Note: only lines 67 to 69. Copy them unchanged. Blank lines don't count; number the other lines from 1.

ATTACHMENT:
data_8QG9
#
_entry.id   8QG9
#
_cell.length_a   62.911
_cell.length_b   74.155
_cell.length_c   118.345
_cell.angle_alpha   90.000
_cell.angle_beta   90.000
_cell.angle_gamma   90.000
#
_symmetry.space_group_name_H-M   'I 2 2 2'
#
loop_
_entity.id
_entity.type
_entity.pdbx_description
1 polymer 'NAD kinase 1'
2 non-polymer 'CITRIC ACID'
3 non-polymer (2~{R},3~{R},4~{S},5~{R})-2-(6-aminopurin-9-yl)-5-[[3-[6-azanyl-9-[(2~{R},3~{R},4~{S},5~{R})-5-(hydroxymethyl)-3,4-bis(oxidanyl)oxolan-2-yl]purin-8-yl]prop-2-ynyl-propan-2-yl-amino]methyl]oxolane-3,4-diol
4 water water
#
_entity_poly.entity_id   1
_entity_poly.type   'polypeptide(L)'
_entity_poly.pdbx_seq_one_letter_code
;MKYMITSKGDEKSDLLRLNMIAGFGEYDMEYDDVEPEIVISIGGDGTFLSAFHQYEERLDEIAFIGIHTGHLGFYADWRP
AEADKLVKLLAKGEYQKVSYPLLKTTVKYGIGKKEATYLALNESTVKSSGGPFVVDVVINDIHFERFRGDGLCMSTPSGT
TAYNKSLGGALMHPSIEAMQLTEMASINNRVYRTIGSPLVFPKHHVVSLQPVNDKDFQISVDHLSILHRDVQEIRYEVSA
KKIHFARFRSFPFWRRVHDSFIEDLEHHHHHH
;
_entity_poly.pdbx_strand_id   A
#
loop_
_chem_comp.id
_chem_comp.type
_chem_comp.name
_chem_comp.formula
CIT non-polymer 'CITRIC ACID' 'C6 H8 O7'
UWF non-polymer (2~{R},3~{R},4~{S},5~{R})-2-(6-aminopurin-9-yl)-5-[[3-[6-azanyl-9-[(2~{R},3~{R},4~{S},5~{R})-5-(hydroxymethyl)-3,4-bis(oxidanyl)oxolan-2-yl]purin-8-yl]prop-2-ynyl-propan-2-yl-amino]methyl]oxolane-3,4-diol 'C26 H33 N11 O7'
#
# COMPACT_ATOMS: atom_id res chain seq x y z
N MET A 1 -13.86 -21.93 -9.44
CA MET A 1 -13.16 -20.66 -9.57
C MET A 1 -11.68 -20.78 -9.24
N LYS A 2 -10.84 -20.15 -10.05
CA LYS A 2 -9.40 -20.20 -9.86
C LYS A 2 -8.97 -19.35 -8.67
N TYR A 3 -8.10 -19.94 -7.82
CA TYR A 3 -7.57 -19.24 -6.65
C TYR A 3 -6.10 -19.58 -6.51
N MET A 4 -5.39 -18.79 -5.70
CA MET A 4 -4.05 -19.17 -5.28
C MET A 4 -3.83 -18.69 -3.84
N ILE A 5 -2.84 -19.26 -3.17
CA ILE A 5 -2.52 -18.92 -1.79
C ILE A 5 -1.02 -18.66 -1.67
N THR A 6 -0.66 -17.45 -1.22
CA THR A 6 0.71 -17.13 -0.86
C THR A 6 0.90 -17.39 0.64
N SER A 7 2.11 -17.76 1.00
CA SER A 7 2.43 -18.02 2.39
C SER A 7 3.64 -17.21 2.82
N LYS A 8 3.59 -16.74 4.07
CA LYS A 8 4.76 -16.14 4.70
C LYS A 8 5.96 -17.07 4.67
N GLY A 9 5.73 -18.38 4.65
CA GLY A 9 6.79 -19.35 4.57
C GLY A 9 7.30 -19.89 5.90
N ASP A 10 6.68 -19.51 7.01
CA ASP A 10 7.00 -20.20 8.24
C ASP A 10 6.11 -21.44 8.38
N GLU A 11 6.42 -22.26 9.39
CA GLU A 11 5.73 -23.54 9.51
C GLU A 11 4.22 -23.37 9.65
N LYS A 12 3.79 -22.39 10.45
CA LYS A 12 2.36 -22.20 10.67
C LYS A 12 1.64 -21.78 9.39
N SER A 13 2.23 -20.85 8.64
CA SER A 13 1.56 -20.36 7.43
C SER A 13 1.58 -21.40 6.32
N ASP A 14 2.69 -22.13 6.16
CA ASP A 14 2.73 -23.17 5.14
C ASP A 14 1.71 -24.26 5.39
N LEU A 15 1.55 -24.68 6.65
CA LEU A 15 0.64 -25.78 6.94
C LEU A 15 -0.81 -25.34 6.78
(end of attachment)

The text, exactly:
CA GLY A 9 6.79 -19.35 4.57
C GLY A 9 7.30 -19.89 5.90
N ASP A 10 6.68 -19.51 7.01